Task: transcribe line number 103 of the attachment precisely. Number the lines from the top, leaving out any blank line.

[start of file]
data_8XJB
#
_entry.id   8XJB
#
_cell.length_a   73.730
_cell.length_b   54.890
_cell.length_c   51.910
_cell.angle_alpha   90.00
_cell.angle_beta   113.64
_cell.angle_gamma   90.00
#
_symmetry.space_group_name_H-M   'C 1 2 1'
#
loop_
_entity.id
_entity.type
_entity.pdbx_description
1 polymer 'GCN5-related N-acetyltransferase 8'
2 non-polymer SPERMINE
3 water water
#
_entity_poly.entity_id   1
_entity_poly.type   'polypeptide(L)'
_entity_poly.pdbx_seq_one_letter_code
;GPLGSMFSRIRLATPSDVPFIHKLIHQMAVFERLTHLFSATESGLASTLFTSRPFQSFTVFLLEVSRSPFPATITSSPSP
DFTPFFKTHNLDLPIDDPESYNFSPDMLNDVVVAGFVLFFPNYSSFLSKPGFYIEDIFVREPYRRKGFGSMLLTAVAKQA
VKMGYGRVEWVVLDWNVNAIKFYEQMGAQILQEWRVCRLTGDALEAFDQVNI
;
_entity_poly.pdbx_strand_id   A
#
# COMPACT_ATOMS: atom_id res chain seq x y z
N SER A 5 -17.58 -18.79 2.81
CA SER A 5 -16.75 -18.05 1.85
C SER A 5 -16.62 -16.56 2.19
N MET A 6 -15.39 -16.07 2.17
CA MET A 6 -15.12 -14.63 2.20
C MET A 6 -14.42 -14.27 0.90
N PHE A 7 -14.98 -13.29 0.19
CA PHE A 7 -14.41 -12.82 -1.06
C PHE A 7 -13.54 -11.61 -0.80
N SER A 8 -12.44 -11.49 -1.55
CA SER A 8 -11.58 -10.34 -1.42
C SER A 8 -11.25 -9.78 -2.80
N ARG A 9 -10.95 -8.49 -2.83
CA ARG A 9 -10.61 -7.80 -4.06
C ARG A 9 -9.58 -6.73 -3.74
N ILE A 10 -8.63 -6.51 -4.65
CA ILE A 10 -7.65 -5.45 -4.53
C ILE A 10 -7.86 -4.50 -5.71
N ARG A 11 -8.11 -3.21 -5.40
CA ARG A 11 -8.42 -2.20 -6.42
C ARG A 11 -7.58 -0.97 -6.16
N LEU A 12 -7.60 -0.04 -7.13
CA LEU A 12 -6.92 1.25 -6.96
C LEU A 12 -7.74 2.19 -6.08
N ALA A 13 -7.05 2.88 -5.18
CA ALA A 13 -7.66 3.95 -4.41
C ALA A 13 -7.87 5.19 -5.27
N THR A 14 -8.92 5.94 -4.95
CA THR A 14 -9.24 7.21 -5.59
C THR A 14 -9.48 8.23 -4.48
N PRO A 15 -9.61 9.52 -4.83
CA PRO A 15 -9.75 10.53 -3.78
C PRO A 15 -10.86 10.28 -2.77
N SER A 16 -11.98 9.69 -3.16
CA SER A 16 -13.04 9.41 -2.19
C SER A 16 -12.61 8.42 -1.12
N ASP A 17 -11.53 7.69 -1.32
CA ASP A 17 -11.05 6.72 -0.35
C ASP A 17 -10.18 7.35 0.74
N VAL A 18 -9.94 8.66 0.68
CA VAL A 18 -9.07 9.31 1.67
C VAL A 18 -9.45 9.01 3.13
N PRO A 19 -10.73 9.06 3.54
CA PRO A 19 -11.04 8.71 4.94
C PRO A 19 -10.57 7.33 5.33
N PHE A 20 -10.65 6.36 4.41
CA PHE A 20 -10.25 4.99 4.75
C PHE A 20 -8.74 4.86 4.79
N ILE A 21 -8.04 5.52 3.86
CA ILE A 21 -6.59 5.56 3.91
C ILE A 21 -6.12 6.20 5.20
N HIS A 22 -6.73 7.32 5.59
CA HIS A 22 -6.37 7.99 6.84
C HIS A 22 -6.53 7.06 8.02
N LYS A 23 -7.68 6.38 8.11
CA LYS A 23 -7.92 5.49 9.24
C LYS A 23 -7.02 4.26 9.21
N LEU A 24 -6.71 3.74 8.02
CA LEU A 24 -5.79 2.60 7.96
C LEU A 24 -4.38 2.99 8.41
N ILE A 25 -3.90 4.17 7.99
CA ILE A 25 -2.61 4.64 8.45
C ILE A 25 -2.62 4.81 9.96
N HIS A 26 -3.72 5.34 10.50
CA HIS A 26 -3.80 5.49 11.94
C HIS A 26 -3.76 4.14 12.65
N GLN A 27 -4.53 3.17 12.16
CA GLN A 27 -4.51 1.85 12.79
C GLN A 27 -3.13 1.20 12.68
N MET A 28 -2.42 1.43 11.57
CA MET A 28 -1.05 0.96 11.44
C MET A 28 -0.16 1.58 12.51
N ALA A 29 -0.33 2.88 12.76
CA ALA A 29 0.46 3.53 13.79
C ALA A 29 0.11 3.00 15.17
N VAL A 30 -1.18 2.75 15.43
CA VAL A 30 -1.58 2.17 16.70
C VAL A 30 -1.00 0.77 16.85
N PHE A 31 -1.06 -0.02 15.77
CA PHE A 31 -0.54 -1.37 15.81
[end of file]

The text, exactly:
C MET A 28 -0.16 1.58 12.51